Concrete By Design had several options to explore when determining how to approach and execute this project.  Some of the varying options and their pros/cons are listed here; an engraving process using concrete impression tooling for the book titles and authors or thick vinyl adhesive stencils with traditional sandblasting techniques to create the impression of the titles and authors.  After much investigation and several samples of each option which went back to HGOR and New South Construction for approval, the vinyl adhesive stencils were the approved and chosen method.  The L.M. Scofield colors that were used for the integral colored concrete were also purchased and sampled for approval.  There were two colors that were denied and replaced with others before the process could begin.

The initial step in the process was the forming and pouring of the concrete for the bookshelf.  The formwork posed a challenge in itself because each of the 26 books was a different color and size, as you would expect with a bookshelf.  The form boards were placed in the shape of the bookshelf, with a space between each for the varying colors.  The books alternated in color so more than one book worth of concrete was poured for each color.  Every color required a separate concrete truck and had to be poured on different days, allowing the previously poured concrete to set.   Because of the location of the project, the L.M. Scofield integrally colored concrete, mixed by Ernst Concrete of Atlanta, was transported using a Georgia buggy.  A Georgia buggy is a mechanical large capacity wheelbarrow used to transport concrete where traditional concrete trucks can’t transport it.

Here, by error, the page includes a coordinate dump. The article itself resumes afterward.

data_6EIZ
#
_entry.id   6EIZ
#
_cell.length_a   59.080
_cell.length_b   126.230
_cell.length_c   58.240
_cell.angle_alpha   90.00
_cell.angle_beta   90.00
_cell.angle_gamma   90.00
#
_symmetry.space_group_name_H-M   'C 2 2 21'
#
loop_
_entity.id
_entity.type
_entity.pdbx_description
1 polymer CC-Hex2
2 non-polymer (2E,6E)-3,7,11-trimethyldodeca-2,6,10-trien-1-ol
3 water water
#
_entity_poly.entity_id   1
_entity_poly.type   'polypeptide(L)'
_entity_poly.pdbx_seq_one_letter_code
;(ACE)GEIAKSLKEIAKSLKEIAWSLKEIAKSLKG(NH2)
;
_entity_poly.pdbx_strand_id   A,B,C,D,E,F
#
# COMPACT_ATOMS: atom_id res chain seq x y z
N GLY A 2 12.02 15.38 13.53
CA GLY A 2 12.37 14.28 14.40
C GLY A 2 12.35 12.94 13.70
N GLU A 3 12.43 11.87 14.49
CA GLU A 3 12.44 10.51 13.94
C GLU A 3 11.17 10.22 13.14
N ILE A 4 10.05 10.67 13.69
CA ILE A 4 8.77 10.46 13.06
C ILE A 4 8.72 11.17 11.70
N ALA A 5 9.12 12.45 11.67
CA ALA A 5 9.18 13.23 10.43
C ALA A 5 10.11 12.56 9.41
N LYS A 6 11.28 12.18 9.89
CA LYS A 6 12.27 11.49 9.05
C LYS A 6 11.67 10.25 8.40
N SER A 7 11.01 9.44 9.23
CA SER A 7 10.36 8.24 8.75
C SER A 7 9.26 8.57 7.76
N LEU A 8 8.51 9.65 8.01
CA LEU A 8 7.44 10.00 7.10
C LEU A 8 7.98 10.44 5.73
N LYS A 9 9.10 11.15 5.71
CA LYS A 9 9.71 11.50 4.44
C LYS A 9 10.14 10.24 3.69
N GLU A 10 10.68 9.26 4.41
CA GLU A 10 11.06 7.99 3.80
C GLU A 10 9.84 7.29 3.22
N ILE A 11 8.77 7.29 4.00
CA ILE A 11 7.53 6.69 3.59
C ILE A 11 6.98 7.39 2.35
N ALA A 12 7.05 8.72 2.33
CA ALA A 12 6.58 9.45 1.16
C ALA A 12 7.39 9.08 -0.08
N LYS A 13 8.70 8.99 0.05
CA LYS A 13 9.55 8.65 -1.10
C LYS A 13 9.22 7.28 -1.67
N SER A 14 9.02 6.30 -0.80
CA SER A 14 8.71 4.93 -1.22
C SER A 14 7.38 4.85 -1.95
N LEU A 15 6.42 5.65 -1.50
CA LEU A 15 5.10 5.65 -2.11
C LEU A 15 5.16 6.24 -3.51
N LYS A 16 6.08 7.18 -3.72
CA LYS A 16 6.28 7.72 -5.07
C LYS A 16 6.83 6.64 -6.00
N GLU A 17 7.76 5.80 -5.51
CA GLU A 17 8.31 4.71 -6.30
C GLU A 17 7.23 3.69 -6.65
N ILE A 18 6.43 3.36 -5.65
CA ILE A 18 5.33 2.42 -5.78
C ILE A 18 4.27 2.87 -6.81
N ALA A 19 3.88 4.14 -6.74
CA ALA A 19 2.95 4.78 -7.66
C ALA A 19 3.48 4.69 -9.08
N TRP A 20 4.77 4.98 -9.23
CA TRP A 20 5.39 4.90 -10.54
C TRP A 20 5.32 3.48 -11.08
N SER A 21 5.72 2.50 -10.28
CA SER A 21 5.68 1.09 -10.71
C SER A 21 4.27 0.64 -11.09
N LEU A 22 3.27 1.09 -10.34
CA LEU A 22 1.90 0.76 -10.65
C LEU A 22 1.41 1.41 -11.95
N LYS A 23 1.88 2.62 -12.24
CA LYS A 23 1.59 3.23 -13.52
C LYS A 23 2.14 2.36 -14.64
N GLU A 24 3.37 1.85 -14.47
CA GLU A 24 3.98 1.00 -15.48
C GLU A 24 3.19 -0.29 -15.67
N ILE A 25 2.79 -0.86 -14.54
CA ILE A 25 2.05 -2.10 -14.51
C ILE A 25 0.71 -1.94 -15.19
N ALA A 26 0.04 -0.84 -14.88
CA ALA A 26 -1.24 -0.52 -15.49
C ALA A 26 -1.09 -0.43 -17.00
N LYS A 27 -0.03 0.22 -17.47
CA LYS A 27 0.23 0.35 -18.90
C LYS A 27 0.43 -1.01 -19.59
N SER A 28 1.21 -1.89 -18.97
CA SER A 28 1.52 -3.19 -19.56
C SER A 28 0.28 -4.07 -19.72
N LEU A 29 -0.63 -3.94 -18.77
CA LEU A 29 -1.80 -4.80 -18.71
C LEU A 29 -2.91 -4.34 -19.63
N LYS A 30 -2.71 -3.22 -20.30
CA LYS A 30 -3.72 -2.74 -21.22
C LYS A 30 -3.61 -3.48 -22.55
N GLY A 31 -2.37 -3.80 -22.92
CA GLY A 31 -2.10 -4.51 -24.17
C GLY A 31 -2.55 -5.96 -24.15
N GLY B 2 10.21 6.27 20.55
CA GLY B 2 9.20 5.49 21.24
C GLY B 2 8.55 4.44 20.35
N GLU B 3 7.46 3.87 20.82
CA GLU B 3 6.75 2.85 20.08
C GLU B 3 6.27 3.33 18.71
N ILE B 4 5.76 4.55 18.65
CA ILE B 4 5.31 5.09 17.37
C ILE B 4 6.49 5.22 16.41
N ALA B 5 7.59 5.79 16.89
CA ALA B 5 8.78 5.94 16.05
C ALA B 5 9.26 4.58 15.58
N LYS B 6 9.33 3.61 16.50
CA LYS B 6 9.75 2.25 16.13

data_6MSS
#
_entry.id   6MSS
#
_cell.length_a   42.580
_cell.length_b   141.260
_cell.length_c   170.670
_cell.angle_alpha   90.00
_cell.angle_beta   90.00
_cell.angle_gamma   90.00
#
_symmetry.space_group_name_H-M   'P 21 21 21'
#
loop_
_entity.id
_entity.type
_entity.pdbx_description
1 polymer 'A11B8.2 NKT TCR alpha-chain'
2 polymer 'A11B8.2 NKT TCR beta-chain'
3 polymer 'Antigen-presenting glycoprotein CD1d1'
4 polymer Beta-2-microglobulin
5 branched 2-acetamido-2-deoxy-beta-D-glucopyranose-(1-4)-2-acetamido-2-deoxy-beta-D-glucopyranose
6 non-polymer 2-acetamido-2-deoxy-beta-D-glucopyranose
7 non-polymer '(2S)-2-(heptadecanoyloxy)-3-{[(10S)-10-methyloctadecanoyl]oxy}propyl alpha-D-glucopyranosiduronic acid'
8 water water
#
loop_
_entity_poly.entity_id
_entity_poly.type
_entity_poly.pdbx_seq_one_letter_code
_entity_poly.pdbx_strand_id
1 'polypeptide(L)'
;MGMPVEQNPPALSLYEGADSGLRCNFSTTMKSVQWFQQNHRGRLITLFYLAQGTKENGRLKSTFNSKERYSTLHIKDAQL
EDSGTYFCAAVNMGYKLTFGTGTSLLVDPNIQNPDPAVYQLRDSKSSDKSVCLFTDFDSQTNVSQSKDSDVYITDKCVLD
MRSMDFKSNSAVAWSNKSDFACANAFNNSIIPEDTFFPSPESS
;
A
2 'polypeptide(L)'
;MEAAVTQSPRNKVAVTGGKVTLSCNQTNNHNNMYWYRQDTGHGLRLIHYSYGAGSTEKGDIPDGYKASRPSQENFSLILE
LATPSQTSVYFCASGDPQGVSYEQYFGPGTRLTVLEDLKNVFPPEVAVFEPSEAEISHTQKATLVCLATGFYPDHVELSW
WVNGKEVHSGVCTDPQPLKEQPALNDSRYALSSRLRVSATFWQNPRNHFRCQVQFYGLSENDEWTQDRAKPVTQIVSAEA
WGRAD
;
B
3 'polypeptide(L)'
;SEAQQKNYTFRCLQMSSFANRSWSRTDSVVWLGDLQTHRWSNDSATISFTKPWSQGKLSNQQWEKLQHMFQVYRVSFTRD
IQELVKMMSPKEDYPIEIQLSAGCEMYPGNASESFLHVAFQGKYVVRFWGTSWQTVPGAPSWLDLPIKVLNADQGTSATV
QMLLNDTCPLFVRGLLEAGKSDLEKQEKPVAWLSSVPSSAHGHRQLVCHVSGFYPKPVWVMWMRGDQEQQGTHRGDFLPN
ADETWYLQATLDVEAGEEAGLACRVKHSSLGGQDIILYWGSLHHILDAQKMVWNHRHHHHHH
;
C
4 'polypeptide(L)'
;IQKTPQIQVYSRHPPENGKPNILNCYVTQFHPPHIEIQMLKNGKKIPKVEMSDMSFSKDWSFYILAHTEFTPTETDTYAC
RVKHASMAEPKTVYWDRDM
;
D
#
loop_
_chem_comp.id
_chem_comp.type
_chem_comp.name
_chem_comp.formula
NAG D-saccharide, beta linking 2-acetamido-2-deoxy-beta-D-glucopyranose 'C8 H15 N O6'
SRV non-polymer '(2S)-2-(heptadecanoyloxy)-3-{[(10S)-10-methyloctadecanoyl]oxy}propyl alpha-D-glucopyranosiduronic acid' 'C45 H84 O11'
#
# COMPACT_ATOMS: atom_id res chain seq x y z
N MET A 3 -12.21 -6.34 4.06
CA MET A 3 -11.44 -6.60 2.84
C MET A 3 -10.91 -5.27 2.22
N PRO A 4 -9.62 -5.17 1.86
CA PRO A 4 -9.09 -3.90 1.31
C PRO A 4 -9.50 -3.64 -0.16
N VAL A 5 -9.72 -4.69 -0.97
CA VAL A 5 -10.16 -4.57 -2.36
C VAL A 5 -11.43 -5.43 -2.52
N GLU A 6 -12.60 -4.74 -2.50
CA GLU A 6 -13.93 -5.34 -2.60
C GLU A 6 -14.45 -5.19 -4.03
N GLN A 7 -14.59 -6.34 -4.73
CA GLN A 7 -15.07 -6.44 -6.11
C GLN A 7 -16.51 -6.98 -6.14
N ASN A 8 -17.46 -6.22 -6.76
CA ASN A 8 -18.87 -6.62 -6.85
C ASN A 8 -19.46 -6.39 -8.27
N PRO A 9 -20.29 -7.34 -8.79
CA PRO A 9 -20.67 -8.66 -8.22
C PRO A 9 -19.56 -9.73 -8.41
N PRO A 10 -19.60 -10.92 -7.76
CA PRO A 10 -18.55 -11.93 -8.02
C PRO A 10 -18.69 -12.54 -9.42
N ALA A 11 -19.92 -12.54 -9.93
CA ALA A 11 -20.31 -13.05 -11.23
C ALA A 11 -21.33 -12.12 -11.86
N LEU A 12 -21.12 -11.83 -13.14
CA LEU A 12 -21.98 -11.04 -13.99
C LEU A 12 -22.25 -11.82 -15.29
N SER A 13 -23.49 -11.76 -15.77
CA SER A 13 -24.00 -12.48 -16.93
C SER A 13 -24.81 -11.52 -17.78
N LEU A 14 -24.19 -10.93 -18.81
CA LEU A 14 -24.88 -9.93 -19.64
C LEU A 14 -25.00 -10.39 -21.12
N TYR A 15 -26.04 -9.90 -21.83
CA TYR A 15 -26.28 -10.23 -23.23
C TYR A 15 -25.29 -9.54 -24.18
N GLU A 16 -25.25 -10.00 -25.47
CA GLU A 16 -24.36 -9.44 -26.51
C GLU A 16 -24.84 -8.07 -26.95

Following this process, the books were ready to have their titles and authors placed on them.  For the vinyl adhesive stencils, we used Sign-A-Rama of Fayetteville, GA.  Each stencil had varying fonts and sizes that were created to exactly replicate the books.  The versatility and cost effectiveness of the stencils were appealing features for Concrete By Design and they kept the overall total cost down for New South and HGOR.  During this stage in the project, the weather and timeline for completion collided and created yet another challenge to overcome.